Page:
The next push in environmental, social and governance investing will come from retirement advisors following the Department of Labor’s new interpretive bulletin that replaced language warning fiduciaries away from such investments in 2008, according to Gregg Sgambati, head of ESG solutions for S-Network Global Indexes.
The first people impacted by the change will be lawyers, Sgambati said, as “it’s somewhat technical” and is still “being digested by investment managers and those who are involved institutionally.”
It’ll take some time to reach retail and individual investors, he said. “That will begin [with] the retirement plan sponsors or firms like Vanguard and T. Rowe Price and the others that have large retirement funds; once they start rolling out ESG into their platforms, then we’ll see the retail space changing its approach by wanting more information and wanting to understand it better,” forcing advisors to become more educated in this area, Sgambati said in an interview Friday.
“That will have wirehouses continuing to develop and build out their ESG practice.”
The DOL’s 2008 interpretive bulletin stated that considering “economically targeted investments,” or those that provide economic benefits in addition to financial ones they provide the investor, in retirement plans under the Employee Retirement Income Security Act “should be rare,” and that when they are used, they should be extensively documented to show they’re in compliance with “ERISA’s rigorous fiduciary standards.”
As investment analysis has improved since then due to better metrics and tools, the 2008 guidance has “unduly discouraged” fiduciaries from using ESG investments in retirement plans, according to the DOL.
“Environmental, social and governance issues may have a direct relationship to the economic value of the plan’s investment,” the department wrote in the 2015 guidance. “In these instances, such issues are not merely collateral considerations or tie-breakers, but rather are proper components of the fiduciary’s primary analysis of the economic merits of competing investment choices.”
Importantly, when considering investments that are “commercially reasonable” for the plan, fiduciaries don’t have to view them as “inherently suspect or in need of special scrutiny merely because they take into consideration environmental, social, or other such factors.”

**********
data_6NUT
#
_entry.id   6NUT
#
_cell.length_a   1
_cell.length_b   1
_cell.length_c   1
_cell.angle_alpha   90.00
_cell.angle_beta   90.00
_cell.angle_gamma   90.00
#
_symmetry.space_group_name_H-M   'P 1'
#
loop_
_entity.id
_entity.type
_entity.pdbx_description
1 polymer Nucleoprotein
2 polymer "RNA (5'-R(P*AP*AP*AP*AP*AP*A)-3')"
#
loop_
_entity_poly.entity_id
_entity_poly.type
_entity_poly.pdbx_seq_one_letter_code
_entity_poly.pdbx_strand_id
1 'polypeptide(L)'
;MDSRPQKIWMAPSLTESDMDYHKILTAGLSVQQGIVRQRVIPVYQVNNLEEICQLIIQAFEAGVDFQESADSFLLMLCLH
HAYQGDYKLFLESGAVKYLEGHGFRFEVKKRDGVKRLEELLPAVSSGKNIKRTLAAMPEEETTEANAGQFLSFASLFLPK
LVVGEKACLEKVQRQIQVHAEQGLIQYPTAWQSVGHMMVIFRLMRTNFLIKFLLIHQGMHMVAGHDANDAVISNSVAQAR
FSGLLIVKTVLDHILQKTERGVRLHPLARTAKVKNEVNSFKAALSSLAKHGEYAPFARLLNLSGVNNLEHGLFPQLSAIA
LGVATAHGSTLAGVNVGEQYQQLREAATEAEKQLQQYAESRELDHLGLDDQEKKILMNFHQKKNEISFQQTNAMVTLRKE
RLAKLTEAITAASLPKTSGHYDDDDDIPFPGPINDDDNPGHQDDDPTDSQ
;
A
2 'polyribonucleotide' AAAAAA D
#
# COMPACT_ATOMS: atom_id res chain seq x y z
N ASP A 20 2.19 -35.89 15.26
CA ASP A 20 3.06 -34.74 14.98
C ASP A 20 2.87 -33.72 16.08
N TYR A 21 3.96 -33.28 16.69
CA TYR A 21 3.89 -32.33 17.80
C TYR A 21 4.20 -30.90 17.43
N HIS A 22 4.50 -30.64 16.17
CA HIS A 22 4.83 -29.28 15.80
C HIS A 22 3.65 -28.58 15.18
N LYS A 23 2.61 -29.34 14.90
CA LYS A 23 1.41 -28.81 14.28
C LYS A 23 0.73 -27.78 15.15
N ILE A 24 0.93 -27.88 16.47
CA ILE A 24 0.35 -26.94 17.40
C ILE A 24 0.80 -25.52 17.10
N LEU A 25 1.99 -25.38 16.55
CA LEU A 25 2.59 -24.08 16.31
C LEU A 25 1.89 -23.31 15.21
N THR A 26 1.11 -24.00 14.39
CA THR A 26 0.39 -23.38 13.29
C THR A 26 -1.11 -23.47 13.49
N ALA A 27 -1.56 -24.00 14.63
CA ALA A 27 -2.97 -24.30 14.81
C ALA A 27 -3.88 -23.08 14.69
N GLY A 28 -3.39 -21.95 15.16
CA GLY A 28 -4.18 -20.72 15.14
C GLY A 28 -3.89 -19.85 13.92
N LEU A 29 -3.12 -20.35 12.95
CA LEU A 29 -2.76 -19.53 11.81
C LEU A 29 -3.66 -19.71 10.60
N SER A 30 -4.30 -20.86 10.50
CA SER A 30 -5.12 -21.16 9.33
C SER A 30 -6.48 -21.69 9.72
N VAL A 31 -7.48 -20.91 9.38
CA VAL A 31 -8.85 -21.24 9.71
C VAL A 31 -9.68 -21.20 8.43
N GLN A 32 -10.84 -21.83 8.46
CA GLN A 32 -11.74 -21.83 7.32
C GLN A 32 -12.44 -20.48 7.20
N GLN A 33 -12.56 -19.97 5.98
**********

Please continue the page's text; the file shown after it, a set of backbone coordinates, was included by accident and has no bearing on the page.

Although economically targeted investments weren’t explicitly banned by the 2008 interpretive bulletin, it “gave cooties to impact investing,” as Labor Secretary Thomas Perez said in October.
Sgambati said the new bulletin “makes it easier for investment advisors in retirement plans and other types of ERISA plans to incorporate ESG or socially responsible investing themes into the investments.”
S-Network provides ESG rating tools for investment managers. “We want to see these types of ratings available on a retail investment platform,” he said. “We’re not there yet. Really the average retail retirement investor is going to look to their financial advisor or their retirement plan to provide them the information about this. That’s where the next evolution will be, when retirement plans start to make this part of their platform and start to talk to retail investors about the benefits of investing in these themes.”
Some of those benefits include returns that are at least as good as traditional investments and lower risk over time.
“Incorporating that in an investment [portfolio] is wise,” he said. “Retail advisors can share that story, but then they can also share that it works with values” the investor may be trying to satisfy. “There’s a lot written about the values of millennials and how they’re bringing their values to the conference room when they talk about how they’re going to invest, but smaller retail investors also have values. When they say, ‘I want to make an impact with my money and make my investments be good as well as have a good return,’ it’s up to advisors to show that you don’t have to give up anything necessarily to have good values.”